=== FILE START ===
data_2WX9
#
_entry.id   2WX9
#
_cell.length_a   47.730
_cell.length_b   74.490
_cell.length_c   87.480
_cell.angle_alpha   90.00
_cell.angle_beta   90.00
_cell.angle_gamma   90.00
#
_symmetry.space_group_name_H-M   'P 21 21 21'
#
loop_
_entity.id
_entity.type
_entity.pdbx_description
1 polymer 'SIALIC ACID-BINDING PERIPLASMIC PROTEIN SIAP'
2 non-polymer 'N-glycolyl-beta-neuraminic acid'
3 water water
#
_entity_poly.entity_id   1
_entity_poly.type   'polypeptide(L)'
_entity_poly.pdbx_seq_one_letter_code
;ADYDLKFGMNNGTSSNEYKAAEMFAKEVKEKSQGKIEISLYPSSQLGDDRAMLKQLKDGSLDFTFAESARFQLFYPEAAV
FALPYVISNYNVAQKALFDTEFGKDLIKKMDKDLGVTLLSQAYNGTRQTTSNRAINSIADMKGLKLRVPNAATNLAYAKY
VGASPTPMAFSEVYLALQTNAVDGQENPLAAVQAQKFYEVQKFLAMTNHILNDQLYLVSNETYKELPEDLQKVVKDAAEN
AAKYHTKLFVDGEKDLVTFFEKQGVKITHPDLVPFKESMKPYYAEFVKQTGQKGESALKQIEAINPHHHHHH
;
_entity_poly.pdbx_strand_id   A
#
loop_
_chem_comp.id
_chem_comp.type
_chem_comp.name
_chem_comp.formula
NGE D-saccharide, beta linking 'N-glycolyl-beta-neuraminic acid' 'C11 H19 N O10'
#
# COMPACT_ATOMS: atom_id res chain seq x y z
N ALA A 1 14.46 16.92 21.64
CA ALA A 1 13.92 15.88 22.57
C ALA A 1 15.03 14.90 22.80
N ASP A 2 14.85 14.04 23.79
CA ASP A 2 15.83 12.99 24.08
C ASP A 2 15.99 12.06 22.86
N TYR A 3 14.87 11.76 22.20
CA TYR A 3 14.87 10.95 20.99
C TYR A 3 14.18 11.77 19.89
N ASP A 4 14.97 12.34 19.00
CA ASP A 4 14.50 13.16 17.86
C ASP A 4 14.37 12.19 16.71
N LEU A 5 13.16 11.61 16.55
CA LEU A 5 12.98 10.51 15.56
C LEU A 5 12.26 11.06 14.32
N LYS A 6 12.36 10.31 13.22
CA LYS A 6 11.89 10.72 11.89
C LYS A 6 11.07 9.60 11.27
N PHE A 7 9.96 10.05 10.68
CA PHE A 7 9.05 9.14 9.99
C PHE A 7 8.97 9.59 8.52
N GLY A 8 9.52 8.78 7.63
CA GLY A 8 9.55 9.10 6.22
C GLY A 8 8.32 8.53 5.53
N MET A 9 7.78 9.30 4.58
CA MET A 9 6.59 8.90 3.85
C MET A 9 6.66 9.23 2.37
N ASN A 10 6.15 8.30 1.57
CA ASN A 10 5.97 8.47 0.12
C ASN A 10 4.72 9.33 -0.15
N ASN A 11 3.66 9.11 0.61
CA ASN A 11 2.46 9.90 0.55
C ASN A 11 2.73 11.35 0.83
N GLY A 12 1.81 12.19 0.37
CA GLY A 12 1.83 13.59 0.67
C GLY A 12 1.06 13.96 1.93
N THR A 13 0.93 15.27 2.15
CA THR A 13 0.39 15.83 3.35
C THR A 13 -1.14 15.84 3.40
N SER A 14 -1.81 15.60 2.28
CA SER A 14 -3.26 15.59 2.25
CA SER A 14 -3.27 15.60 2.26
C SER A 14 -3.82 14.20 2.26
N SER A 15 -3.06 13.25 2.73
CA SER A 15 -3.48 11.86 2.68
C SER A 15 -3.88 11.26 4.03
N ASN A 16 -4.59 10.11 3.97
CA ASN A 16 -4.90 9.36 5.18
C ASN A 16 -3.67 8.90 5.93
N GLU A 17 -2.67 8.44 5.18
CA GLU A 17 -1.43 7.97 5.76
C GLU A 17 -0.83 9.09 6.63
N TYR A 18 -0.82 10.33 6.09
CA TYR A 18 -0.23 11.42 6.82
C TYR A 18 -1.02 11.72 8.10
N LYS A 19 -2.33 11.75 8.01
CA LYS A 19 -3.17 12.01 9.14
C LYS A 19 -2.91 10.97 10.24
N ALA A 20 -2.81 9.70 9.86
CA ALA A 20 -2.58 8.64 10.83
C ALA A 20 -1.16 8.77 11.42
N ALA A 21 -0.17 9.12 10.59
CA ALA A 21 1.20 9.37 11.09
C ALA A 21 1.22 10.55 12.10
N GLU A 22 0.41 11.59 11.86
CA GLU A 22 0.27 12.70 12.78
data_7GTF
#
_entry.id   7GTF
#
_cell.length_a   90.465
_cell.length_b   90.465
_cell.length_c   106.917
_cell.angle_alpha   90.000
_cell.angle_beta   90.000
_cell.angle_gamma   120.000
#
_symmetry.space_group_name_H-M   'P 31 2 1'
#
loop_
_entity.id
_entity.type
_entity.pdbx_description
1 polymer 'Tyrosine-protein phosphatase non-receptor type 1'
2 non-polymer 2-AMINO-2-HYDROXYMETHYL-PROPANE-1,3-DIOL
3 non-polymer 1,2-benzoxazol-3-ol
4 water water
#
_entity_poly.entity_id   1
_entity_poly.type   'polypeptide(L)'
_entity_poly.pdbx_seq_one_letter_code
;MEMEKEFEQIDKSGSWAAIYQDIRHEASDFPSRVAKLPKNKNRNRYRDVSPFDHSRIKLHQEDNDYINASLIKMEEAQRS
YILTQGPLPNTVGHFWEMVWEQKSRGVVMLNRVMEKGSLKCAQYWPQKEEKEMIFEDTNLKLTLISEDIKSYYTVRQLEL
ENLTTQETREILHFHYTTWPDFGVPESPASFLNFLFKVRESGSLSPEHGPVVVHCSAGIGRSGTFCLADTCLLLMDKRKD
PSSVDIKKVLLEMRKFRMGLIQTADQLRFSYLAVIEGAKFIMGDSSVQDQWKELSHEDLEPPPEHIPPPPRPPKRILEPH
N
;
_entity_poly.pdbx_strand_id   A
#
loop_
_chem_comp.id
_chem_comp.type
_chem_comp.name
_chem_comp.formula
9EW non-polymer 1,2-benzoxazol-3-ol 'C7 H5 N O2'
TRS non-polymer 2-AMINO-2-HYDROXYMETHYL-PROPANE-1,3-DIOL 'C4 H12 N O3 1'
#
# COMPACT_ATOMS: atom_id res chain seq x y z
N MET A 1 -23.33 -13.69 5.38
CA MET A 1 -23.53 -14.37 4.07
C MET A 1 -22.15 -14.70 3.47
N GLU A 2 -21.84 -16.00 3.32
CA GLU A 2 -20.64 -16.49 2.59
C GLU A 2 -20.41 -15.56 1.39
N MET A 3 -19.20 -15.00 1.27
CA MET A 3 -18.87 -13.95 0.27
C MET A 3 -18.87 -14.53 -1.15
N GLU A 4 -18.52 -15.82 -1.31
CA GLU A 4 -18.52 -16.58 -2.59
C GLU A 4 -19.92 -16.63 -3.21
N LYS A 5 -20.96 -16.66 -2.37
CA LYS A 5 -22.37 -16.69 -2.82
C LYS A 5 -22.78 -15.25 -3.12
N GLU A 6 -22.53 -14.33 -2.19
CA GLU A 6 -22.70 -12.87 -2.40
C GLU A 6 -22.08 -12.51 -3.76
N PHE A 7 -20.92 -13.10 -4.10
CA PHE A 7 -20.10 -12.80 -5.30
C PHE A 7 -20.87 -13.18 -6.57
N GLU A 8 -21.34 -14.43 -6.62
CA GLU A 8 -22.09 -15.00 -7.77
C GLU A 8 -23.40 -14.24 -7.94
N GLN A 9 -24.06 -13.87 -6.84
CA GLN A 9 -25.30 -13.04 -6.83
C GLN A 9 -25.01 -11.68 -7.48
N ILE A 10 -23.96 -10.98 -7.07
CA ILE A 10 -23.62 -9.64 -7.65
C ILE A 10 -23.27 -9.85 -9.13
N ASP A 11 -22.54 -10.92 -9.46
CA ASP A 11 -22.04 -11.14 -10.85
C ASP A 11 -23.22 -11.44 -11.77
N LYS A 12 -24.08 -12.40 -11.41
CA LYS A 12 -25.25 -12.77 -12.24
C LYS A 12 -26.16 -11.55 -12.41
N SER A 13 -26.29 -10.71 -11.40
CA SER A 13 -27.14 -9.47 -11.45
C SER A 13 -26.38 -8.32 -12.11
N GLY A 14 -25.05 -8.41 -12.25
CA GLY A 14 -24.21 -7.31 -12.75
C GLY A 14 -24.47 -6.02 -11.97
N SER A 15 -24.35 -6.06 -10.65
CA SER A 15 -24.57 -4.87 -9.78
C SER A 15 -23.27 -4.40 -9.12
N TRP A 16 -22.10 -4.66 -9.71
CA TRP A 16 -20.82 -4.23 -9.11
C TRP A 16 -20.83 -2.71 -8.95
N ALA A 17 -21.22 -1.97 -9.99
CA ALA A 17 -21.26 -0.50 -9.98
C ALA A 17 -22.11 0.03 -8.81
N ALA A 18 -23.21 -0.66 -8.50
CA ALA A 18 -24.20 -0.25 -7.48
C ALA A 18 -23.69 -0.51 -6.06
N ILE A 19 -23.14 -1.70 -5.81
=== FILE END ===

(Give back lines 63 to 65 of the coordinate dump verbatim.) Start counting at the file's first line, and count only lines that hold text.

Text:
C GLY A 8 8.32 8.53 5.53
N MET A 9 7.78 9.30 4.58
CA MET A 9 6.59 8.90 3.85